Spontaneous macular haemorrhage in a patient on aspirin
Mostafa A Elgohary, PD Gormley
Ophthalmology Department, Essex County Hospital, Colchester, United Kingdom
Mostafa A Elgohary
Ophthalmology Department, Essex County Hospital, Colchester
|How to cite this article:|
Elgohary MA, Gormley P D. Spontaneous macular haemorrhage in a patient on aspirin.J Postgrad Med 2005;51:153-155
|How to cite this URL:|
Elgohary MA, Gormley P D. Spontaneous macular haemorrhage in a patient on aspirin. J Postgrad Med [serial online] 2005 [cited 2019 Oct 21 ];51:153-155
Available from: http://www.jpgmonline.com/text.asp?2005/51/2/153/16390
Aspirin is the most commonly used anti-platelet medication in conditions of myocardial and cerebral ischemia. It is known, however, to have a dose-dependent effect on gastrointestinal haemorrhage and can rarely cause fatal cerebral haemorrhages.
We report a 68-year-old male who presented with a two-day history of loss of central vision in his left eye. His visual acuity was 6/5 and 6/36 in the right and left eye, respectively. Anterior segment examination was unremarkable. Fundus examination showed an area of sub-foveal haemorrhage of approximately one-and-half disc diameters (DD) in the left eye and drusens of age-related maculopathy (ARM) in the right eye.
There was no past ocular history of relevance. He was on treatment for hypertension and angina, and had undergone a coronary bypass operation in 1991. His medications included Isosorbide di-nitrite 20 mg, Atenolol 50mg, Amlodipine 5 mg, Simvastatin 10 mg and Aspirin 75 mg daily. On further questioning, he complained of prolonged bleeding from minor wounds such that he had to have his chin cauterised after scratching while shaving few months before.
A week later, his vision dropped to finger-counting and the bleeding area enlarged to almost 3 DD, while the right eye remained unchanged [Figure 1]. His prothrombin time was marginally prolonged (14.4 sec; normal=11-13.8 sec). Full blood count, activated partial thromboplastin time and coagulation screen were normal. Three months later, the haemorrhage absorbed and left eye visual acuity improved to 6/18. He had an area of retinal pigment epithelium (RPE) atrophy at the macula and a central scotoma on Amsler chart. Fluorescein angiography showed no signs of choroidal neo-vascular membrane (CNVM) in either eye but window defect hyperfluorescence corresponding to the areas of drusens and atrophic RPE [Figure 2] and [Figure 3] was seen. Upon a discussion with the patient's physician, he was prescribed clopidogrel as it was felt to be a safer option.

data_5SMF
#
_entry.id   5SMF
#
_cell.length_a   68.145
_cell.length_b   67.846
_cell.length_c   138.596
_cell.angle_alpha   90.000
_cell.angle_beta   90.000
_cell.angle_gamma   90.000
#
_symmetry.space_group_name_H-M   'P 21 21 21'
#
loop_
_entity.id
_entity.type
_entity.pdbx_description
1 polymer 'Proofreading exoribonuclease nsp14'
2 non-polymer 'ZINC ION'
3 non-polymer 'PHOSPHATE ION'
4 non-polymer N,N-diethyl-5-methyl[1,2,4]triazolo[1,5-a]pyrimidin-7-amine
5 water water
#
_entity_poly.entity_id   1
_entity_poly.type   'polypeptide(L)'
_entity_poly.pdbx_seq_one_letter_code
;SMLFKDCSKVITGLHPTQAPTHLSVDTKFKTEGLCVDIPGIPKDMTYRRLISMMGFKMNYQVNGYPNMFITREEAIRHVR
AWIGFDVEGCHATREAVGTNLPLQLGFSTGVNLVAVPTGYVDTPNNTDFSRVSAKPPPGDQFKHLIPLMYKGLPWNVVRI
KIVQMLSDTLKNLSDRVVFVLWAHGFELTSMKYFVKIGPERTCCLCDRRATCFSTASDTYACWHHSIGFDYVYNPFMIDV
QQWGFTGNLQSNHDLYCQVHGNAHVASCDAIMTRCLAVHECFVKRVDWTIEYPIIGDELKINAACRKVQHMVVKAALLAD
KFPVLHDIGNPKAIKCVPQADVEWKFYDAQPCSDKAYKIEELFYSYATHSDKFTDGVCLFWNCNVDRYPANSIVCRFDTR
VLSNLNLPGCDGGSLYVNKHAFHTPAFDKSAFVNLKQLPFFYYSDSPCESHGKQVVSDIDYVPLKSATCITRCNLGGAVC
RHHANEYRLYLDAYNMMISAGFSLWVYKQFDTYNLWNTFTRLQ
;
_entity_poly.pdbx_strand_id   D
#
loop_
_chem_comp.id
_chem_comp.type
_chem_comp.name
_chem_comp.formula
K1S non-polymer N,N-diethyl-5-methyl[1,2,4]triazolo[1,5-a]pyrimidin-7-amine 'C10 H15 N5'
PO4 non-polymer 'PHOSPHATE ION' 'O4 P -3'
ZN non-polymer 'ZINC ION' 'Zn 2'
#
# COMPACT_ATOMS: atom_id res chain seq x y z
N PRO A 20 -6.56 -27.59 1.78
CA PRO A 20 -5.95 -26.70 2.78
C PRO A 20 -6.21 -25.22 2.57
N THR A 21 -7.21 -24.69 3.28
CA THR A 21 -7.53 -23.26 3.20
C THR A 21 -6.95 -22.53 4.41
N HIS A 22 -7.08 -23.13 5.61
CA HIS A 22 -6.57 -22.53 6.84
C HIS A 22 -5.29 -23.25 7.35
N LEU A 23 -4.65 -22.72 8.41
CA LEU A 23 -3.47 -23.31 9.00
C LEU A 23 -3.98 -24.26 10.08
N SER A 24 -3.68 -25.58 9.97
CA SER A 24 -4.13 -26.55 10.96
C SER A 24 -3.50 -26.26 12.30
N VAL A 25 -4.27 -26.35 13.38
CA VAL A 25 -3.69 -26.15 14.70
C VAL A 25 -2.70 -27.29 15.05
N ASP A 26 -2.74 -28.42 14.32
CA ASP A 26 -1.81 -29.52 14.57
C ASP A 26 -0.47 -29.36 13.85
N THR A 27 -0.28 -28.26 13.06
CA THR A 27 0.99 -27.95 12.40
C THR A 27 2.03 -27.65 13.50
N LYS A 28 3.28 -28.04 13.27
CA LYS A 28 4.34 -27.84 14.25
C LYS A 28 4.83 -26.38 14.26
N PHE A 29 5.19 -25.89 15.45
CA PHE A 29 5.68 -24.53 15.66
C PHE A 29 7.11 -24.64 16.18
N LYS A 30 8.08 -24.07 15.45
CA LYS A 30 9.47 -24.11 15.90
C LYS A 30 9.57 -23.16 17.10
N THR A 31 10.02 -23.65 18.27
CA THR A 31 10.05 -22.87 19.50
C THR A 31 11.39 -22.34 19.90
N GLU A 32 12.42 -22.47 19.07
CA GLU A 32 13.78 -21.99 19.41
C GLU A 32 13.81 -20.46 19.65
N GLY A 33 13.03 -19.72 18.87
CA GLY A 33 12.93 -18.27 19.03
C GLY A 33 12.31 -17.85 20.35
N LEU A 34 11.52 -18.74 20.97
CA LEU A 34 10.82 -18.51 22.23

In this report, an unprovoked sub-macular haemorrhage occurred in a non-myopic patient on 75 mg-a-day of aspirin, the dose commonly prescribed for thrombo-prophylaxis. Spontaneous choroidal haemorrhage attributable to aspirin has been reported before in patients with neo-vascular ARM and recently in a patient with high myopia. Old age and hypertension were additional risk factors for bleeding in those patients as well as in ours. Fluorescein angiography, however, did not disclose signs of active CNVM in our patient. Although the presence of an occult neo-vascular membrane at the time when the haemorrhage happened could not be entirely excluded, the bleeding tendency and increased prothrombin time strongly suggest that aspirin was the main predisposing factor for macular haemorrhage. Using Naranjo's Algorithm, a 10-item questionnaire that assigns a numerical score to grade the overall probability of a drug related adverse event as either definite, probable, possible, or unlikely, we graded macular haemorrhage relationship to aspirin as 'possible' (score=4).
Aspirin permanently inactivates prostaglandin synthase enzyme activity and hence inhibits the synthesis of thromboxane A2, necessary for platelet aggregation and thrombus formation. This mechanism is particularly important in the absence of an exogenous thrombogenic stimulus such as after spontaneous vessel rupture or minor trauma, where aspirin leads to increased bleeding. In major surgery, local thrombin production and collagen exposure lead to normal platelet stimulation thus preventing aspirin from causing excessive bleeding.
The implications of this case are relevant to the large proportion of elderly ophthalmic patients who are on aspirin and have signs of ARM and clinical manifestations of bleeding tendency. The benefits of keeping these patients on aspirin will need careful consideration against the potential risks that include the possibility of losing the central vision. It is yet to be determined if any of the other anti-platelets will be a safer alternative.
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